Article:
Craig briefs: Workforce Center hosts career fair Thursday
April 15, 2014
The Discovery Expo Youth Career and Job Fair will take place from 1 to 4 p.m. Thursday at Colorado Northwestern Community College's Craig campus, 2801 W. Ninth St.
The event will feature numerous businesses seeking young employees and is sponsored by the Colorado Workforce Center, Craig Daily Press, CNCC, Moffat County High School Student Council and Craig Chamber of Commerce.
For more information, call 970-824-1112 or 970-824-3246 or visit http://www.connectingcolorado.com.
Click It or Ticket effort cites 1,716 rural drivers
Many rural drivers took their life in their hands, and now, they are out $65 because they didn't do something that takes less than two seconds — buckle their seat belt. During the Click It or Ticket rural enforcement period that occurred from March 31 to April 6, law enforcement agencies throughout rural Colorado issued 1,716 citations to drivers who weren't buckled up, according to a Colorado Department of Transportation press release.
"In 2013, 70 percent of unbuckled fatalities involved a person being ejected from their vehicle. I can't help but wonder what would have happened in those cases if the people had been wearing their seat belt," Col. Scott Hernandez, chief of the Colorado State Patrol, said in a statement.
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The next Click It or Ticket enforcement period will take place again statewide from May 12 to 25. Drivers stopped for a traffic violation not wearing a seat belt will be ticketed and fined $65.
Meeker to host Temple Grandin on April 26
Join the Meeker Future Farmers of America alumni to hear Temple Grandin speak at 5 p.m. April 26 at the Meeker High School Auditorium. Temple is an American doctor of animal science. She teaches at Colorado State University and is an autism activist, according to a press release.
This event is an opportunity to hear her story. Purchase tickets at the Meeker Chamber of Commerce or online at the chamber website. Adults are $10 each, children 3 to 12 are $5 and children 3 and younger are free.
Boaters reminded of duties as season starts
Boating season has begun across the state, and Colorado Parks and Wildlife is reminding everyone heading to their favorite lakes or reservoirs to be safe this year, according to a press release.
Following the state's boating laws not only can help prevent deaths and injuries, it will help stop the spread of aquatic nuisance species, a serious threat to Colorado's waters. In Northwest Colorado, several boating areas officially have opened for the season with more to open as the weather warms up.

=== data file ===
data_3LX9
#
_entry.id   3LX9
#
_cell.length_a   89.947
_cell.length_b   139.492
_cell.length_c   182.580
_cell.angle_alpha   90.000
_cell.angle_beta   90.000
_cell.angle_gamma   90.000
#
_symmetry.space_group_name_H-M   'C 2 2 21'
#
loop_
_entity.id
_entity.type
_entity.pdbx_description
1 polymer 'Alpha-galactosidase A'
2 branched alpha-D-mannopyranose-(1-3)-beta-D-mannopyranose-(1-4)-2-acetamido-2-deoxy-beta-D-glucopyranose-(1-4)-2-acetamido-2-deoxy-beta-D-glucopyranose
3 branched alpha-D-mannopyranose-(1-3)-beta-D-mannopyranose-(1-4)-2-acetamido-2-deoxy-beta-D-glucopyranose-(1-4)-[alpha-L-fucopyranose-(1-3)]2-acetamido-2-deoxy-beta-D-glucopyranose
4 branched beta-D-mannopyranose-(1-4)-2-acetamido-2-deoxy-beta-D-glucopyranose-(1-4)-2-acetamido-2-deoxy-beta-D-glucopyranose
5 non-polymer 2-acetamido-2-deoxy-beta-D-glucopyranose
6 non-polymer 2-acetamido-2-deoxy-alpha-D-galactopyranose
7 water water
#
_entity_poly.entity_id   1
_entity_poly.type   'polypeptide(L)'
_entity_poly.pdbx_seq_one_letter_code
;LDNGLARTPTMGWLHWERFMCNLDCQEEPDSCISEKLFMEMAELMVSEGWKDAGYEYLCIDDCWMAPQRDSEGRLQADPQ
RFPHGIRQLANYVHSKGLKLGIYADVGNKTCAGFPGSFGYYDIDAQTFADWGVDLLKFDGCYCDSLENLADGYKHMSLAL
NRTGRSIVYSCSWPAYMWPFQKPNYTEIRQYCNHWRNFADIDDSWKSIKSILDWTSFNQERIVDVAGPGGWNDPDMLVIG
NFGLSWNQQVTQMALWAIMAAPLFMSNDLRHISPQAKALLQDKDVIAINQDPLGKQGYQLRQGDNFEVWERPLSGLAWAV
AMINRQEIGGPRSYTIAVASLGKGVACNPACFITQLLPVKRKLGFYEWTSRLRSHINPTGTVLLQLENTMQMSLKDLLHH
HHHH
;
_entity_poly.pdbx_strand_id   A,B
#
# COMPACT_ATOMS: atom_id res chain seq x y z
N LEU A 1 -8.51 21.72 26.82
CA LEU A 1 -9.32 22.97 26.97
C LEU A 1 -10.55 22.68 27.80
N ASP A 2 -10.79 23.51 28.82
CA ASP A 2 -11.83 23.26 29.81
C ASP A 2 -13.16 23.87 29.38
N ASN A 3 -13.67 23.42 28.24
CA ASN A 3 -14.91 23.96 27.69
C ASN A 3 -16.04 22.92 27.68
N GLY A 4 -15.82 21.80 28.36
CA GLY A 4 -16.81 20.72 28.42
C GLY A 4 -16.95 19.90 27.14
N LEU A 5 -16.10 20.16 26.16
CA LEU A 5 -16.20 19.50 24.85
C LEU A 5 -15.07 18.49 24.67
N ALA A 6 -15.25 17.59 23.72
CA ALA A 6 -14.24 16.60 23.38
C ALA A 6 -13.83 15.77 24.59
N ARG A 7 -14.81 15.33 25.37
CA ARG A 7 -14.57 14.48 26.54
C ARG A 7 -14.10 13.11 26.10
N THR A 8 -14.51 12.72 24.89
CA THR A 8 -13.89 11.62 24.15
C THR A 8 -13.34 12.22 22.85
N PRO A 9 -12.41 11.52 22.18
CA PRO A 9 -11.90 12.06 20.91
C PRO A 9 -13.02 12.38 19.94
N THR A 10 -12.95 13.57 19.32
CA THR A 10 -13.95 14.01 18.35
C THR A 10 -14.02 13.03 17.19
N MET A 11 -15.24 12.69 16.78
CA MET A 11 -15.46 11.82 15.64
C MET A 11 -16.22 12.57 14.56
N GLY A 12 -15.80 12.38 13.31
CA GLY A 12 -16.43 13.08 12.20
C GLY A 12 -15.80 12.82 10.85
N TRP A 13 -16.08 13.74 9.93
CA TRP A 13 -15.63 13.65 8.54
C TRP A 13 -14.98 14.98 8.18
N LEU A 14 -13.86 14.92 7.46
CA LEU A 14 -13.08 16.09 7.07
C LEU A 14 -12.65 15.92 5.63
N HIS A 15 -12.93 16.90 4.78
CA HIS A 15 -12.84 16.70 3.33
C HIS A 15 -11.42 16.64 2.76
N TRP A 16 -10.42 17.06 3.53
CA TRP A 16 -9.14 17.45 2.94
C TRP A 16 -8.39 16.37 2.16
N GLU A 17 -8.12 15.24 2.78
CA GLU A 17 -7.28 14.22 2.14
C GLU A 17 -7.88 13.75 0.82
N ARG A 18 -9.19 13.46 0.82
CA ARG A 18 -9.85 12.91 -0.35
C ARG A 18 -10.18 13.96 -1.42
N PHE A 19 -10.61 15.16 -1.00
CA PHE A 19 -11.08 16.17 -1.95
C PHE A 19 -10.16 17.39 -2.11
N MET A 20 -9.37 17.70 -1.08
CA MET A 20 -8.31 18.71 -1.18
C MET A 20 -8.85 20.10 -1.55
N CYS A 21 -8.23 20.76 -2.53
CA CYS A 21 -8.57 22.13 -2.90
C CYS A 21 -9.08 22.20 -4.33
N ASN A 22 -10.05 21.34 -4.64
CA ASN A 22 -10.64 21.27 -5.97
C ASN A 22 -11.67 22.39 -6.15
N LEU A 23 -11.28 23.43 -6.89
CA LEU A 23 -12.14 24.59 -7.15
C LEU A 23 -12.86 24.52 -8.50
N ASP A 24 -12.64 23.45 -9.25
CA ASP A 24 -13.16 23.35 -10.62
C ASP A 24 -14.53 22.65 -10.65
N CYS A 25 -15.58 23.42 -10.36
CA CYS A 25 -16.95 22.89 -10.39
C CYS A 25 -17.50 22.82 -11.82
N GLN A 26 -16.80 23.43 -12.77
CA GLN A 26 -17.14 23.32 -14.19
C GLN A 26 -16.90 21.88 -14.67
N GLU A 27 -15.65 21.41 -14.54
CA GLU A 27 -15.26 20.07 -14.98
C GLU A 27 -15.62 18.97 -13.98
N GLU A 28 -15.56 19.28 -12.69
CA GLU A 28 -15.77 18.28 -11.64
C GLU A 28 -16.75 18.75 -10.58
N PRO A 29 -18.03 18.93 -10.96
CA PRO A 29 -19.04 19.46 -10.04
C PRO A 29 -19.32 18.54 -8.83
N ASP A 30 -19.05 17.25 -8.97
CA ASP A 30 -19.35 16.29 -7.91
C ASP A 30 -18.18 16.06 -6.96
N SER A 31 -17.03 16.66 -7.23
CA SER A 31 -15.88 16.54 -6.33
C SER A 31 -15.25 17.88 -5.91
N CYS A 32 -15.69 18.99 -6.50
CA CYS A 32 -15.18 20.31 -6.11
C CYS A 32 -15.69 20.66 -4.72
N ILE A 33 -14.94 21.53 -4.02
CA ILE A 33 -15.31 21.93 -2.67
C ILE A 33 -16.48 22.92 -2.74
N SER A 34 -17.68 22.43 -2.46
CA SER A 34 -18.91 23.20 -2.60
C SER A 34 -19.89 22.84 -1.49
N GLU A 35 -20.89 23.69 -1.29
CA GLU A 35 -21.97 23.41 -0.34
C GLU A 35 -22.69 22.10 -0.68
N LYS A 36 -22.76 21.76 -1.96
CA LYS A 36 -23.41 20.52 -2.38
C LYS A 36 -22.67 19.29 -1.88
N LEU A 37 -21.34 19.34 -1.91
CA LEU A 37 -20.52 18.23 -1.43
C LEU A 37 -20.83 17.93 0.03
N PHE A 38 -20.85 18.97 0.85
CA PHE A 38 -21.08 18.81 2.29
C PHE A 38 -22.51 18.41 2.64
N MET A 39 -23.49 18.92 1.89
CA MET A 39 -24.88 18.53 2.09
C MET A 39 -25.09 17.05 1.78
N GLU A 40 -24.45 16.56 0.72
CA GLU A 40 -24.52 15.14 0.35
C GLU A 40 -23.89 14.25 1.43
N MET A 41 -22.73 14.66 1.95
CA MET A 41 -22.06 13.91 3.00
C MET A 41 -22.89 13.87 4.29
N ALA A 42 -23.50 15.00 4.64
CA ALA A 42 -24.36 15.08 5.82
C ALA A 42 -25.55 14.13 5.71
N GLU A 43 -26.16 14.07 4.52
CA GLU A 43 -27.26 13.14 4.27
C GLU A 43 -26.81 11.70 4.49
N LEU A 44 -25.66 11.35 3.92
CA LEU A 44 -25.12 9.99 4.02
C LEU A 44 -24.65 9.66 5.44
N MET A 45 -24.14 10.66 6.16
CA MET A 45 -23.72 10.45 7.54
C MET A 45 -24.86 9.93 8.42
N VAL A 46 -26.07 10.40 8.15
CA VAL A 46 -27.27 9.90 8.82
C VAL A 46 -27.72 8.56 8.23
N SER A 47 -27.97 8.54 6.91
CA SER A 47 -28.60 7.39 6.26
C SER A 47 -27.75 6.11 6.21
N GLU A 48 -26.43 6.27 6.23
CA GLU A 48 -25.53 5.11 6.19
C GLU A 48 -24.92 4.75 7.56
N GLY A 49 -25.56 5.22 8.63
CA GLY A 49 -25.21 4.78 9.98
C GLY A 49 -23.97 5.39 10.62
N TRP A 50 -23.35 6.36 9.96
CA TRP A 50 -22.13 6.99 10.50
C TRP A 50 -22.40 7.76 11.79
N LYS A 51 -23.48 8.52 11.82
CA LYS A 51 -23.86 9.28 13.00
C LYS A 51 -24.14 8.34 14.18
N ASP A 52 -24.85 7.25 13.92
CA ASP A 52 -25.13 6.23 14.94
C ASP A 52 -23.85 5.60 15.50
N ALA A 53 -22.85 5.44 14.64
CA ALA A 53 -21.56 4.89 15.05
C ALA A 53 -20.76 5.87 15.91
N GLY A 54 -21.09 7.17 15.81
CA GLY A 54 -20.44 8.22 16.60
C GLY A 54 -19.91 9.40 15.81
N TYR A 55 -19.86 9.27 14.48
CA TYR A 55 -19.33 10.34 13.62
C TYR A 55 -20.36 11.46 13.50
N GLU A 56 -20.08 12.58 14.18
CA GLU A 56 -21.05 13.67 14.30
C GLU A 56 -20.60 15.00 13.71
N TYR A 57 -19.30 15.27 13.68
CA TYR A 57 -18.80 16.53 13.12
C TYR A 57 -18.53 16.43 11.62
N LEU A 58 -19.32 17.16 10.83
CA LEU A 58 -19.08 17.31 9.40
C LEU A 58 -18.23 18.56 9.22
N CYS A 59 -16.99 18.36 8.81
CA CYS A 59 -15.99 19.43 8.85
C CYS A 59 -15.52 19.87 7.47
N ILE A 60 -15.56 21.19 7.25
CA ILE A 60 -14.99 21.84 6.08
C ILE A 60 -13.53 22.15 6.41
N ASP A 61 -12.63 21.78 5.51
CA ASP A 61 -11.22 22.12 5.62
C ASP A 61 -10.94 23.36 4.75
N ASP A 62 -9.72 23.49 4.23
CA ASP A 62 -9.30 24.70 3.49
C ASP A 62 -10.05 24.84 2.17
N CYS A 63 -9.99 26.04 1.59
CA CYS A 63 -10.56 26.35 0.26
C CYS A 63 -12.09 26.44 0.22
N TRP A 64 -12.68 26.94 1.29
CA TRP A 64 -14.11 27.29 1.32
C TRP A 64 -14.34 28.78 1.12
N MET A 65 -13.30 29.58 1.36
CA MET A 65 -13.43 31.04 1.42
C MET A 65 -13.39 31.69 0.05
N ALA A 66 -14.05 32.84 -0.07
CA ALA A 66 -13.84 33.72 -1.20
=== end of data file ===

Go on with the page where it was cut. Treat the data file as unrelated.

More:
At Highline Lake State Park, northwest of Grand Junction, a dredging operation to remove a buildup of silt has been completed. The popular lake opened to boating and other water recreation Monday.
The required equipment may vary depending on the type of watercraft. At a minimum, boats must have one U.S. Coast Guard-approved personal floatation device per person on board. Youths 12 and younger are required to wear an approved PFD at all times while on a boat. Other required equipment includes an approved sound producing device, a Type IV throwable device and a fire extinguisher on some motorboats.
In 2013, 20 percent of all boat accidents involved the use of alcohol, drugs or both. Boating under the influence can be punishable by a year in jail, a loss of boating privileges for three months, fines as much as $1,000 and 96 hours of community service.
Community calendar is online, in newspaper
The Craig Daily Press has a robust and thorough community calendar that can be found on page 4 of the Craig Daily Press or online at CraigDailyPress.com/events. Check out the newspaper's calendar for your event needs. If you'd like to submit a calendar event, email your listing to editor@CraigDailyPress.com, or call 970-875-1790.
New data reveals all of state at risk for radon
Twelve Colorado counties previously considered to be at moderate risk for radon exposure have been upgraded to the high-risk category, according to a press release. The change means all 64 Colorado counties are categorized as Zone 1 for radon, or high-risk by the Colorado Department of Public Health and Environment and the U.S. Environmental Protection Agency. Counties in Zone 1 have an estimated indoor radon average greater than four picocuries per liter (pCi/L), the action level where EPA recommends homeowners install mitigation equipment.
The 12 affected counties are: Alamosa, Archuleta, Conejos, Costilla, Eagle, Hinsdale, La Plata, Mineral, Rio Grande, Routt, Saguache and San Juan. Although the designation does not mean that every home in the county will have radon above the action level, state officials strongly encourage all Colorado residents to test their homes for radon and to consider installing mitigation systems if radon levels exceed four pCi/L.
A colorless, odorless radioactive gas, radon is the second leading cause of lung cancer in the United States. Radon, which occurs naturally from the decay of uranium in soil, is abundant in Colorado. The only way to know if your household is being exposed to radon is to test. Test kits are inexpensive and the tests are easy to perform. For additional information, visit http://www.coloradoradon.info.